Thermal biology, activity, and population parameters of Cnemidophorus vacariensis (Squamata, Teiidae), a lizard endemic to southern Brazil

Biologia termal, atividade e parâmetros populacionais de Cnemidophorus vacariensis (Squamata, Teiidae), lagarto endêmico do sul do Brasil

Rodrigo Caruccio Renata Cardoso Vieira Laura Verrastro Denise Mello Machado About the authors

We investigated the following aspects of the biology of a population of Cnemidophorus vacariensis Feltrim & Lema, 2000 during the four seasons: thermal biology, relationship with the thermal environment, daily and seasonal activity, population structure and growth rate. Cnemidophorus vacariensis is restricted to rocky outcrops of the "campos de cima da serra" grasslands on the Araucaria Plateau, southern Brazil, and is currently listed as regionally and nationally threatened with extinction. Data were collected from October 2004 through September 2007 in the state of Rio Grande do Sul. Sampling was conducted randomly from 08:00 a.m. to 6:00 p.m. The capture-mark-recapture method was employed. The lizards were captured by hand, and their cloacal temperature, sex, snout-ventral length (SVL), mass, and the temperature of their microhabitat (substrate temperature and air temperature) were recorded. Individuals were then marked by toe-clipping and released at the site of capture. Body temperatures were obtained for 175 individuals, activity data for 96 individuals, and data on population structure and growth for 59 individuals. All data were obtained monthly, at different times of the day. Cnemidophorus vacariensis average body temperature was 23.84ºC, ranging between 9.6 and 38.2ºC. Temperatures ranged between 21 and 29ºC. The correlation between external heat sources, substrate and air were positive and significant and there was a greater correlation between lizard's temperature and the temperature of the substrate (tigmothermic species). The relatively low body temperatures of individuals are associated with the climate of their environment (altitude up to 1,400 m), with large variations in temperature throughout the day and the year, and low temperatures in winter. The average body temperature observed for C. vacariensis was low when compared with that of phylogenetically related species, suggesting that the thermal biology of this species reflects adaptations to the temperate region where it lives. The monthly rates of activity of lizards were related to monthly variations in the ambient temperatures. Our data suggest that the daily and seasonal activity of C. vacariensis result from the interaction between two factors: changes in the environment temperature and the relationship between individuals and their thermal environment. The population structure of C. vacariensis varied throughout the study period, with maximum biomass in January and maximum density in February (recruitment period). The sex ratio diverged from the expected 1:1. The growth analysis showed a negative relationship between the growth rate of individuals and the SVL, revealing that young individuals grow faster than adults, a typical pattern for short-lived species. The population studied showed a seasonal and cyclical variation associated with the reproductive cycle. The life strategy of C. vacariensis seems to include adaptations to the seasonal variations in temperature, typical of its environment.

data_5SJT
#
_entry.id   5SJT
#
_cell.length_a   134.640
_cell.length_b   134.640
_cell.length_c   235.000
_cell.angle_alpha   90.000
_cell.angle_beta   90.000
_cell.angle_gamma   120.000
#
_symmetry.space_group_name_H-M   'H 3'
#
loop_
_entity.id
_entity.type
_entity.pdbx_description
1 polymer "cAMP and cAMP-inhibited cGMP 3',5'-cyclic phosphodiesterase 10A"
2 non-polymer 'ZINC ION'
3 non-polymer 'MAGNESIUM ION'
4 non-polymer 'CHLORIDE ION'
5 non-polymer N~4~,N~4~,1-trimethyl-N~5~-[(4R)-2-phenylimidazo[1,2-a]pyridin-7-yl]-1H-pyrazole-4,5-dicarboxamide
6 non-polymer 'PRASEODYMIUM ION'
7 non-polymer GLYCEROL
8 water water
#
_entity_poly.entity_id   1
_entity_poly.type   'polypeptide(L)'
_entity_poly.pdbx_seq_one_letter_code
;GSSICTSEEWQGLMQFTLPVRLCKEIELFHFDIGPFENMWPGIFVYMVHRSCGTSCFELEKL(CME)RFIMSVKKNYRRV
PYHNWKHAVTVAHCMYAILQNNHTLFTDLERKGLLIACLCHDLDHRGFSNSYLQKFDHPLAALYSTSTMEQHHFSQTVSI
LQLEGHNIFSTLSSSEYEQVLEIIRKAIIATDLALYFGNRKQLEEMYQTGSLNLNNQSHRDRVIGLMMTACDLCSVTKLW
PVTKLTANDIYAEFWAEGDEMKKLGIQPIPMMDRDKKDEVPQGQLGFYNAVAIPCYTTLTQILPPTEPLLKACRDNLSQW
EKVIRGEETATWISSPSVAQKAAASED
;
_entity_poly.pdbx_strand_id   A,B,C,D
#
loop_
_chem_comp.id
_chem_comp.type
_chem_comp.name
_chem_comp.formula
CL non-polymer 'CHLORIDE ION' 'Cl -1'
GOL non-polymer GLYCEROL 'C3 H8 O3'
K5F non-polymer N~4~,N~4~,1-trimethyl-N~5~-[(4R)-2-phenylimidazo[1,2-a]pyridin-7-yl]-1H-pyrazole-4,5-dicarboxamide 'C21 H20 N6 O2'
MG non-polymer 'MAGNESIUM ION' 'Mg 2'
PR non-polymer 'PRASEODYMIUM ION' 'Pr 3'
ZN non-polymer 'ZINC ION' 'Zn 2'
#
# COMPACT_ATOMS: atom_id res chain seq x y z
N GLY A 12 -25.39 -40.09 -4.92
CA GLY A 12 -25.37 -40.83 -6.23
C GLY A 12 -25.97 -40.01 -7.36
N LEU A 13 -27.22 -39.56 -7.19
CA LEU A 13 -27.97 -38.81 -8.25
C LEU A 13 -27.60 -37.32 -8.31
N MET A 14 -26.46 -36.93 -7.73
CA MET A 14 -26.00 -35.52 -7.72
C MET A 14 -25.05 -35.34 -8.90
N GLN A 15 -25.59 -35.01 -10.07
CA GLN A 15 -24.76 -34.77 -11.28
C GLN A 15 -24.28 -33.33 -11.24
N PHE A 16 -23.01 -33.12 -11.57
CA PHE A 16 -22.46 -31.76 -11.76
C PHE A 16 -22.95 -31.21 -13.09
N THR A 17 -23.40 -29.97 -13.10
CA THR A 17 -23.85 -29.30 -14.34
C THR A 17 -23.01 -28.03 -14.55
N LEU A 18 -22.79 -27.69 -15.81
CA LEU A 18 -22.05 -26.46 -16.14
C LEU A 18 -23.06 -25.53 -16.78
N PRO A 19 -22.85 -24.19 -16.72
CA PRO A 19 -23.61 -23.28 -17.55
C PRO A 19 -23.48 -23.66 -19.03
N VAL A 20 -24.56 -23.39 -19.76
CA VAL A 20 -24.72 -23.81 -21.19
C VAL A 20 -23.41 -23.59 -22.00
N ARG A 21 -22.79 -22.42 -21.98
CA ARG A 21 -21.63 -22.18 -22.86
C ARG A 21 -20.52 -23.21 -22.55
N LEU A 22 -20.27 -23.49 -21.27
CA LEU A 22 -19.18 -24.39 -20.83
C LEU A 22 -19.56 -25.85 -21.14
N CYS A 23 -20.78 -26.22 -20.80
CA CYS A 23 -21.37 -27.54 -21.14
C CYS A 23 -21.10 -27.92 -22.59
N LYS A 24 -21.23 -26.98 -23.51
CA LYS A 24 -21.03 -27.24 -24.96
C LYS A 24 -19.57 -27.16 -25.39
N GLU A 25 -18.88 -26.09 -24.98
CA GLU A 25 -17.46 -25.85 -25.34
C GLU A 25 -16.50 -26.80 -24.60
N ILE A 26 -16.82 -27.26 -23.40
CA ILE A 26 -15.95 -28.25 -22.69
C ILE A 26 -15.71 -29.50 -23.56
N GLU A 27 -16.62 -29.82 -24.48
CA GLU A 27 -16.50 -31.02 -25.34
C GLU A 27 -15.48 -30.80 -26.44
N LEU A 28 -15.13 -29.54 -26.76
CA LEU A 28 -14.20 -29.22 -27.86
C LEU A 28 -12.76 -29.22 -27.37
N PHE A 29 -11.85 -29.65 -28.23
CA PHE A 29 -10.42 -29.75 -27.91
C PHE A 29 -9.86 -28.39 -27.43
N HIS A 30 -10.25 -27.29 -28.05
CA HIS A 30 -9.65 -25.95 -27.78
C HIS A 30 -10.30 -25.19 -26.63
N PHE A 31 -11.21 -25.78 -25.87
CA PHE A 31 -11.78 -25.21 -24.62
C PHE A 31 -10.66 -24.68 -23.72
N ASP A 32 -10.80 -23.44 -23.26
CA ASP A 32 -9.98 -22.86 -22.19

Body temperature; growth; density-biomass; temperate region; tigmothermy

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